Is it worth reporting, as such as Bloomberg does, on comments made by billionaire investor (read speculator) George Soros who is saying China’s March credit-growth figures should be viewed as a warning sign? Soros was speaking at an Asia Society event in New York April 20, 2016, which society may not be so much about Asia as it is about USA relations with Asia and which Society uses cultural norms to disguise a political agenda. This is so typical and likely quite automatic these days for institutions funded by the very likes of Soros.

A Bloomberg survey has signalled that the China government is prioritizing growth over reining in debt – no news there! But for Soros what’s happening in China “eerily resembles what happened during the financial crisis in the U.S. in 2007-08, which was similarly fueled by credit growth,”

Soros built a $24 billion fortune through dubious gambles on markets and has recently been involved in a war of words with the Chinese government. He stated at the World Economic Forum in Davos that he’s been betting against Asian currencies because a hard landing in China is ‘practically unavoidable’.

Countering that, China’s state-run Xinhua news agency rebutted his assertion in an editorial, saying that he has made the same prediction several times in the past.

George Soros was born in 1930, as Schwartz György, and is now an American business magnate. Of Jewish-Hungarian ancestry he holds dual citizenship (Hungary and the United States). He is chairman of Soros Fund Management and is known as ‘The Man Who Broke the Bank of England’ given his ‘short sale’ of US$10 billion worth of pounds Sterling, bringing in a profit of US$1 billion during the 1992 Black Wednesday of the UK currency crisis. No one won in that gamble other than Soros himself. Soros is now one of the 30 richest people in the world.

Soros is a well known supporter of US progressive and US liberal political causes and played what other’s call a significant role in the rough-ride transition from communism to capitalism in Eastern Europe (1984–89). Soros is also the chairman of the Open Society Foundations – supposedly working… “to build vibrant and tolerant societies whose governments are accountable and open to the participation of all people’ – which belies the operative truth that speculation can only take place in a unregulated and unaccountable system where participation of ordinary people is forbidden. That Society is a facade and front for activities far from the philanthropic and NGOs need to be wary of accepting the largess and easy money up-for-grabs from Soros,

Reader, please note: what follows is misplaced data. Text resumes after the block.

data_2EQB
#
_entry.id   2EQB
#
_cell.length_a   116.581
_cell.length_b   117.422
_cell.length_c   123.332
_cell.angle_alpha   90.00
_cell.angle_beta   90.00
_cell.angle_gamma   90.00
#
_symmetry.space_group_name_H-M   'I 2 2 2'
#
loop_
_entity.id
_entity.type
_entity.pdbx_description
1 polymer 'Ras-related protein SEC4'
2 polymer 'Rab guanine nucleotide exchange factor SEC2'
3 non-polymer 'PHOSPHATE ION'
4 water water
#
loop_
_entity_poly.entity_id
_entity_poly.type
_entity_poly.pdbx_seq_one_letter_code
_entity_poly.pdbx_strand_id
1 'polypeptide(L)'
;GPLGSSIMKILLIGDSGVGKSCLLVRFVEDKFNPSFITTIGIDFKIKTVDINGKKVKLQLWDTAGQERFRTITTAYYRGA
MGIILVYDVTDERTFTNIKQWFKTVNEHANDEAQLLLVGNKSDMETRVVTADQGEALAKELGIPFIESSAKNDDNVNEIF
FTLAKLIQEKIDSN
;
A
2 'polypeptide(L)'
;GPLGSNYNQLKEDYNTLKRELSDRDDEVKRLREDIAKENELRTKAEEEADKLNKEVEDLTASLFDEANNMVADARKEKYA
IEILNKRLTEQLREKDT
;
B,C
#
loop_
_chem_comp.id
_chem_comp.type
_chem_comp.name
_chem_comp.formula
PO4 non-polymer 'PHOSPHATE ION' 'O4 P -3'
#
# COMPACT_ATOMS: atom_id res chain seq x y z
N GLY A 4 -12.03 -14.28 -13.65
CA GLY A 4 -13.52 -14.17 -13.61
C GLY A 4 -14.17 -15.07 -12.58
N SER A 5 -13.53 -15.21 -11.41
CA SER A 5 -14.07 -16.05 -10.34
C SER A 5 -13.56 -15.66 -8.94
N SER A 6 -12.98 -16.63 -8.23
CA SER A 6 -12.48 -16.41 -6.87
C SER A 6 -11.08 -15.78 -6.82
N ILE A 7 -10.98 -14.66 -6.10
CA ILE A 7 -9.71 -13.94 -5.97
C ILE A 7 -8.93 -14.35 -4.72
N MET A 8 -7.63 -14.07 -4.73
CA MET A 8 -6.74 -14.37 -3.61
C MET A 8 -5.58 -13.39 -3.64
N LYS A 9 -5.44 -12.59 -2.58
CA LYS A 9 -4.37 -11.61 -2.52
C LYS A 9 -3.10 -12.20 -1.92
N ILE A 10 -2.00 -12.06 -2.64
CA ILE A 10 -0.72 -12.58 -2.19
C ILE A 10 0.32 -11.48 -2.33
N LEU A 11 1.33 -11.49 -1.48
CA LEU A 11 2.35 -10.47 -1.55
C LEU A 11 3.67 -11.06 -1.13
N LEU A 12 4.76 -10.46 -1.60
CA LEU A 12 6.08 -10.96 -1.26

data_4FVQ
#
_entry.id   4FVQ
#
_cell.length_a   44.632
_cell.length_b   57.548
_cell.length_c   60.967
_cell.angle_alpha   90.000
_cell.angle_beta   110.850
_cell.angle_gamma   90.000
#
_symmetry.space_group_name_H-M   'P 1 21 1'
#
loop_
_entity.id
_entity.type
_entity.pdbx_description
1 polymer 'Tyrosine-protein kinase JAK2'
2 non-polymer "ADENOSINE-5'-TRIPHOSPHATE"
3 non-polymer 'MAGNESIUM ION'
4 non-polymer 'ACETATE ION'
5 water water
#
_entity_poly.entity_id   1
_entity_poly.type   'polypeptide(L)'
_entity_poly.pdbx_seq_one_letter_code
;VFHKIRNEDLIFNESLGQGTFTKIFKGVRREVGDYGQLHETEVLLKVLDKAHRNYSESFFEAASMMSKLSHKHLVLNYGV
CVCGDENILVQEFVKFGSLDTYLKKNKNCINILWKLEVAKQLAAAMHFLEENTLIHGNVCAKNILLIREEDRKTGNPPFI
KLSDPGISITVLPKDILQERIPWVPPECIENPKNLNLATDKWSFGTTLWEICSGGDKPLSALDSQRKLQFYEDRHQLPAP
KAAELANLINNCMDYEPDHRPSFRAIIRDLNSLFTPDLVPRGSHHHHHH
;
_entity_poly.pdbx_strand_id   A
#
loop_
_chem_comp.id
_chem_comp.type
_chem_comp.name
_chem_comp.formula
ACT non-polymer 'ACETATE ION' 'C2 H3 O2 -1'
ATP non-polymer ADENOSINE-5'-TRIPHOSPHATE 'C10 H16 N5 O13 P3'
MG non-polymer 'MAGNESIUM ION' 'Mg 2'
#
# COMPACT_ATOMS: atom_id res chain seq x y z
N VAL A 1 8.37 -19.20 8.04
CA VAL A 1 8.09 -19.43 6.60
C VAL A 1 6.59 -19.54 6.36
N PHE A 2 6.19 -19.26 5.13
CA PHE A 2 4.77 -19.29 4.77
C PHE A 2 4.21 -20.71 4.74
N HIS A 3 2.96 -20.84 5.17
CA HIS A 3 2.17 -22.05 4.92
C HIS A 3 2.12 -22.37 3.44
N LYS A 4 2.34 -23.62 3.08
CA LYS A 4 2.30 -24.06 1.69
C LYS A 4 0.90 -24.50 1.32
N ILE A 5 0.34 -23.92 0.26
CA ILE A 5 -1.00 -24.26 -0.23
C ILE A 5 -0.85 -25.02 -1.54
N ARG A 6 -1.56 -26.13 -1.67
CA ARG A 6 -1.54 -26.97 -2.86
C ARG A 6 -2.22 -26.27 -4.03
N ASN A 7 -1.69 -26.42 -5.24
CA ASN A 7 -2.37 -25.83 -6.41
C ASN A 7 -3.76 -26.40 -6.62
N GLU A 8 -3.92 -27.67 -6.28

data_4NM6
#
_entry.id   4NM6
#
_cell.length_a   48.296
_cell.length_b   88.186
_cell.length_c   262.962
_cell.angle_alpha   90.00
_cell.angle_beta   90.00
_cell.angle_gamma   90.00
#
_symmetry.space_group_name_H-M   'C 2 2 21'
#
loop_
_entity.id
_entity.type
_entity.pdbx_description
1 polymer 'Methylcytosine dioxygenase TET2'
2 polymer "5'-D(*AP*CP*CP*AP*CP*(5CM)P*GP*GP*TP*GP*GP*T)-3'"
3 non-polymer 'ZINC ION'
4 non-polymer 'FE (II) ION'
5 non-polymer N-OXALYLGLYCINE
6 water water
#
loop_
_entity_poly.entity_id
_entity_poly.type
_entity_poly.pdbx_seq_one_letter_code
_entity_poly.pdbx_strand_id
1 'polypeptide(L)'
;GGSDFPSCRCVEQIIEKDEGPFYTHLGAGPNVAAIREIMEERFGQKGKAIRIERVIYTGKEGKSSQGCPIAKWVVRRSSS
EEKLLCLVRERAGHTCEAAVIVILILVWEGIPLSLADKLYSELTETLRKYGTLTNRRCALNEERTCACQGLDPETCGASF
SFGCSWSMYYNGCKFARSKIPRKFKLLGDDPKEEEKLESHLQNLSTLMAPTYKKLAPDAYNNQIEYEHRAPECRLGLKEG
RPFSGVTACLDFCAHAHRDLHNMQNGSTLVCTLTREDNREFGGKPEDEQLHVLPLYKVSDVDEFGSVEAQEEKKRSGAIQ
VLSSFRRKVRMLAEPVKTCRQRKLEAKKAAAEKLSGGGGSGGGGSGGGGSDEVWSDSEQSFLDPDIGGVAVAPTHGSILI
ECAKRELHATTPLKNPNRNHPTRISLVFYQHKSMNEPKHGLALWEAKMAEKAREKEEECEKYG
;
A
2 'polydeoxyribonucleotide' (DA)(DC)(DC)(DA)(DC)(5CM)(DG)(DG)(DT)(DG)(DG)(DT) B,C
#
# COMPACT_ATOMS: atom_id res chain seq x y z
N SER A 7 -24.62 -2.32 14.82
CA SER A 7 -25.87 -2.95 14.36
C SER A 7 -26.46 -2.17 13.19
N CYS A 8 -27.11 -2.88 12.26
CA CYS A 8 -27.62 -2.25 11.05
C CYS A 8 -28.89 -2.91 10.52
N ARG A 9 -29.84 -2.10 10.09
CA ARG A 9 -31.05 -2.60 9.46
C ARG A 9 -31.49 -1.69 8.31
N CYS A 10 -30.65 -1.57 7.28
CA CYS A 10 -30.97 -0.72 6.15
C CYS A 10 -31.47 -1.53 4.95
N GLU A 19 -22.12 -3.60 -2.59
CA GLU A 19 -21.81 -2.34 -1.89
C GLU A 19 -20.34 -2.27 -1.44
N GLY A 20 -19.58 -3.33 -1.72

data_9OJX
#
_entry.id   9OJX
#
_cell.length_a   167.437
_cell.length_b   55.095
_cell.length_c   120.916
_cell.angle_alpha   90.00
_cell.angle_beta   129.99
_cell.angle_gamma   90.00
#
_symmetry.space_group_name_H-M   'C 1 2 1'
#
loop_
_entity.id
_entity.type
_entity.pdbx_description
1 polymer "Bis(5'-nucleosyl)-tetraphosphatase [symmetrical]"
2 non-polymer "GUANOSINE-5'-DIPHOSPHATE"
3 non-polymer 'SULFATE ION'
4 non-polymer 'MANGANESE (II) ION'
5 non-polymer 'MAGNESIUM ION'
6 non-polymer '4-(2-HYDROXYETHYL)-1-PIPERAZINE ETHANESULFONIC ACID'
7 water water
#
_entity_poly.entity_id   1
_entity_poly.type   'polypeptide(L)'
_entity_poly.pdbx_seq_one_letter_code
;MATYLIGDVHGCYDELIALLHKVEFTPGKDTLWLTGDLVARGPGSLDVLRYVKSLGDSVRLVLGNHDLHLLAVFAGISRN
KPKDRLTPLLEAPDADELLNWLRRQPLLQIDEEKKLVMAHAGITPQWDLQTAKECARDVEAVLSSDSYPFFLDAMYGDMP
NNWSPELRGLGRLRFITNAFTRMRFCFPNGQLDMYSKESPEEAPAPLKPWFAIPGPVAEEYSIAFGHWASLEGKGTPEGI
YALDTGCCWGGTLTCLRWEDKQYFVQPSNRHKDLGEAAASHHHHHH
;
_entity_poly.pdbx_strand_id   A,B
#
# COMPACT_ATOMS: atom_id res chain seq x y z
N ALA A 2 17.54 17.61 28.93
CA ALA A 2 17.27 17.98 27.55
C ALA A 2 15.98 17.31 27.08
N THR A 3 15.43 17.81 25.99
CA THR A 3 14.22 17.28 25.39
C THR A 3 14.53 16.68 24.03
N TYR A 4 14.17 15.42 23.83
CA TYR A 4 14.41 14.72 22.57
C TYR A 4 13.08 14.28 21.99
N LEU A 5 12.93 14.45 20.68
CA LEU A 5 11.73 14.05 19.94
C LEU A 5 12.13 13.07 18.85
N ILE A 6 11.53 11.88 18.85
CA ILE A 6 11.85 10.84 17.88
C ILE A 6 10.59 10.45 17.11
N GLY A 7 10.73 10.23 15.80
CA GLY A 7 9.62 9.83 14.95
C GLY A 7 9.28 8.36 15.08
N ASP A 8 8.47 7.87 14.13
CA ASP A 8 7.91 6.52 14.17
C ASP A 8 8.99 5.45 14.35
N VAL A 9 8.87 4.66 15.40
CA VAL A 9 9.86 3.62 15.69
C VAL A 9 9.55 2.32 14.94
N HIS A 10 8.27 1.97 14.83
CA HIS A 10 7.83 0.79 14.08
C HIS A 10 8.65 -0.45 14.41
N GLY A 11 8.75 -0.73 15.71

To return to theme, capital outflows from China are growing and driven by its anti-corruption campaign, which makes those looking for quick returns nervous, with the mere gamblers pulling their money out all together. China will be all the better for that. China’s reserves swelled by $10.3 billion in March 2016 to $3.21 trillion.

More recently the Malaysian Prime Minister Mahathir Mohamad called him a “moron”; recalling that at the time of the 1997 Asian financial crisis, the influential and critical-of-the-West Malaysian was telling any one who would listen that Soros was out to wreck Asia’s economies – an attempt by a man who began his speculative career in New York in the 1950s thus getting an early start of the just-then emerging Gordon Geckos of Wall Street and London. He managed to grow his hedge fund – those destructive elements of a now discredited if still functioning banking system – to post average annual gains of about 20 percent from 1969 to 2011.

Back to theme again… Bloomberg reports that China’s gross domestic product increased 6.7 percent in the three months through March this year, in line with the government growth target of 6.5 percent to 7 percent for the full year.

Ma Jun, the chief economist at the central bank’s research bureau, has stated in a recent speech that today’s data points including real estate investment growth, industrial value-added growth, and producer prices indicate that China’s economic outlook is probably better than some economists forecast.

The noted stabilizing trend of China’s economy is not giving investors a lot of confidence, said Gao Xiqing, former vice chairman of the China Securities Regulatory Commission, as China is relying more on government investment in state-owned enterprises to boost the economy rather than investment coming in from elsewhere. He gave a media interview in New York this week.

True, China stepped up intervention in its financial markets after turmoil in its stock market hit global markets at the start of this year to extend last year’s $5 trillion sell-off, while the yuan fell to a five-year low.

However, even Soros was more positive about China’s efforts to link the yuan to a broad basket of currencies rather than just the dollar, saying that is a healthy development. Maybe he sees opportunities opening for his ilk in China and does not want burn any bridges and is hedging his bets!

See Bloomberg on this topic here: